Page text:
Fabric Shopping in Japan: Liberty!

Fabric Shopping in Japan

I found this store completely by accident; I decided to walk down one side of the street rather than the other so as to stay in the shade, and, idly glancing through the shop windows, saw this:

Fabric Shopping in Japan

Of course, agonizingly, the store wasn't open for another ten minutes. So I went and browsed through a children's clothes store across the street, afraid to roam further afield in case I lost my way and couldn't make it back. I did cleverly take this picture for directional reference (the shop is at the very corner of this street and the main Nippori drag):

Fabric Shopping in Japan

When the shop finally did open (on the dot of 10 a.m., just as the sign said), I was the first one in the door — to look at this:

Fabric Shopping in Japan

and this:

Fabric Shopping in Japan

and this:

Fabric Shopping in Japan

The gentleman who was running the store when I was there was very helpful — I asked permission to take these pictures, which was originally refused … until I whipped out my handy Dress A Day business cards, after which everything was copacetic. I tried to explain "blog", but since I often have a hard time explaining "blog" in English, my hand gestures were not up to the task. So when he said "Magazine?" I said "Yes, computer magazine," and left it at that.

I ended up buying three meters of this:

Fabric Shopping in Japan

Here's the selvage:

Fabric Shopping in Japan

I am thinking that some of these patterns are Japan-only … I haven't seen them anywhere else, not on Ebay.co.uk or on the new Liberty website. And it does say pretty clearly "Printed in Japan". Does anyone know for sure?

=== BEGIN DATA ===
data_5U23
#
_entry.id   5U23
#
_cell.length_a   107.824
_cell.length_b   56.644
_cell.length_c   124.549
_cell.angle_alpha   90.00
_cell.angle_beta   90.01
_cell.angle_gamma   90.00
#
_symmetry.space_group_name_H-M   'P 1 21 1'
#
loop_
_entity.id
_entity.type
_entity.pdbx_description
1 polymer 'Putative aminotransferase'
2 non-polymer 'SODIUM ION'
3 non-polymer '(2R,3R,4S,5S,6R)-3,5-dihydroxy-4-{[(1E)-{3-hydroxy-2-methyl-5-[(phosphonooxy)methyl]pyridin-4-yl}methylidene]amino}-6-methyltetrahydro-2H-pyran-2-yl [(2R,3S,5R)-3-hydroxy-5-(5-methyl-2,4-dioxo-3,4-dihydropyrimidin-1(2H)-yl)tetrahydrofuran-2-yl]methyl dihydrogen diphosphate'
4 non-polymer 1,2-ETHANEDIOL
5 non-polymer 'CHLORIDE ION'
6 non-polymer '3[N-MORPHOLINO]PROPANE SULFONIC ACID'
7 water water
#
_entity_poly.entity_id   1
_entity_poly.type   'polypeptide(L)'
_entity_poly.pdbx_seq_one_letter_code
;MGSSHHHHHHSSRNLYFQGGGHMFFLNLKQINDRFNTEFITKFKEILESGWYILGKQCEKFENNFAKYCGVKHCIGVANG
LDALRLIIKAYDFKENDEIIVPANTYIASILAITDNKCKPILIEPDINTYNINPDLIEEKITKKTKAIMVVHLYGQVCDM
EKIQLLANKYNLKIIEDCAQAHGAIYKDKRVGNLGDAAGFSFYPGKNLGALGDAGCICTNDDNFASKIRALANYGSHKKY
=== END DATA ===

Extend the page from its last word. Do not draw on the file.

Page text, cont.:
As Liberty goes, this wasn't hideously expensive — I think it was about 2900 yen/meter, so about $29. Cheaper than Liberty in the U.S., that's for sure — if you could even find it!

I accepted a business card but am unable to read it — am posting it here for any scanlation help:

Fabric Shopping in Japan

This store is the one closest to the top edge of the card, on this little map (you can get your orientation from the train station). Worst-case, you could always print this image and give it to the hotel concierge or cab driver — that should get you to one of these stores!

Aside from Liberty, the store carried a lot of very high-end cottons — including that red and yellow French-provincial stuff that handbags are made from, whose name I always forget — and some wools and linens. I didn't spend a lot of time browsing other than among the Liberty, since I knew buying that piece of Liberty had already strained my fabric budget a bit …

While I was paying for my fabric, the clerk even offered me a piece of chocolate. This is my kind of fabric store, I tell you.